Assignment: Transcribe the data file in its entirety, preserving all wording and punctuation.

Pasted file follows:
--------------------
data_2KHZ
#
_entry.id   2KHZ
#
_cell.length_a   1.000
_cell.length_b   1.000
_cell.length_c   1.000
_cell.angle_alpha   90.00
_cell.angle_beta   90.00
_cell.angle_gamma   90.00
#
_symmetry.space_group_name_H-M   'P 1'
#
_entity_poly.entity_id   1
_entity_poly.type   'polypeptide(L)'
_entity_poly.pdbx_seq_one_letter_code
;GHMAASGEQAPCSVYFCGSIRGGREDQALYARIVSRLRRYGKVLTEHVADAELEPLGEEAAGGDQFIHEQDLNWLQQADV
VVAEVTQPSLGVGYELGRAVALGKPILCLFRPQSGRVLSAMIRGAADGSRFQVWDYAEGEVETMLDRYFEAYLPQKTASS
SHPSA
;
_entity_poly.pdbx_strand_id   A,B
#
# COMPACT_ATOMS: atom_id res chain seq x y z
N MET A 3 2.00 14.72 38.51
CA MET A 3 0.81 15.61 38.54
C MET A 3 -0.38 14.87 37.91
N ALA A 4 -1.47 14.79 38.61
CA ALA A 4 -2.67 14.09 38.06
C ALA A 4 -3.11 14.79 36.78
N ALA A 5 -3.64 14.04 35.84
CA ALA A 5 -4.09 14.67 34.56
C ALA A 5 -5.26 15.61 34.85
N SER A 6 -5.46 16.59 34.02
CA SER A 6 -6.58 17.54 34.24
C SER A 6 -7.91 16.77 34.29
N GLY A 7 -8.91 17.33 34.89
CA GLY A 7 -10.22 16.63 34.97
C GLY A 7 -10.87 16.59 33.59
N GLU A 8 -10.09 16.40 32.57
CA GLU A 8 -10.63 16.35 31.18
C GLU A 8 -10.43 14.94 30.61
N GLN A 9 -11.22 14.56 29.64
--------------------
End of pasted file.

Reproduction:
data_2KHZ
#
_entry.id   2KHZ
#
_cell.length_a   1.000
_cell.length_b   1.000
_cell.length_c   1.000
_cell.angle_alpha   90.00
_cell.angle_beta   90.00
_cell.angle_gamma   90.00
#
_symmetry.space_group_name_H-M   'P 1'
#
_entity_poly.entity_id   1
_entity_poly.type   'polypeptide(L)'
_entity_poly.pdbx_seq_one_letter_code
;GHMAASGEQAPCSVYFCGSIRGGREDQALYARIVSRLRRYGKVLTEHVADAELEPLGEEAAGGDQFIHEQDLNWLQQADV
VVAEVTQPSLGVGYELGRAVALGKPILCLFRPQSGRVLSAMIRGAADGSRFQVWDYAEGEVETMLDRYFEAYLPQKTASS
SHPSA
;
_entity_poly.pdbx_strand_id   A,B
#
# COMPACT_ATOMS: atom_id res chain seq x y z
N MET A 3 2.00 14.72 38.51
CA MET A 3 0.81 15.61 38.54
C MET A 3 -0.38 14.87 37.91
N ALA A 4 -1.47 14.79 38.61
CA ALA A 4 -2.67 14.09 38.06
C ALA A 4 -3.11 14.79 36.78
N ALA A 5 -3.64 14.04 35.84
CA ALA A 5 -4.09 14.67 34.56
C ALA A 5 -5.26 15.61 34.85
N SER A 6 -5.46 16.59 34.02
CA SER A 6 -6.58 17.54 34.24
C SER A 6 -7.91 16.77 34.29
N GLY A 7 -8.91 17.33 34.89
CA GLY A 7 -10.22 16.63 34.97
C GLY A 7 -10.87 16.59 33.59
N GLU A 8 -10.09 16.40 32.57
CA GLU A 8 -10.63 16.35 31.18
C GLU A 8 -10.43 14.94 30.61
N GLN A 9 -11.22 14.56 29.64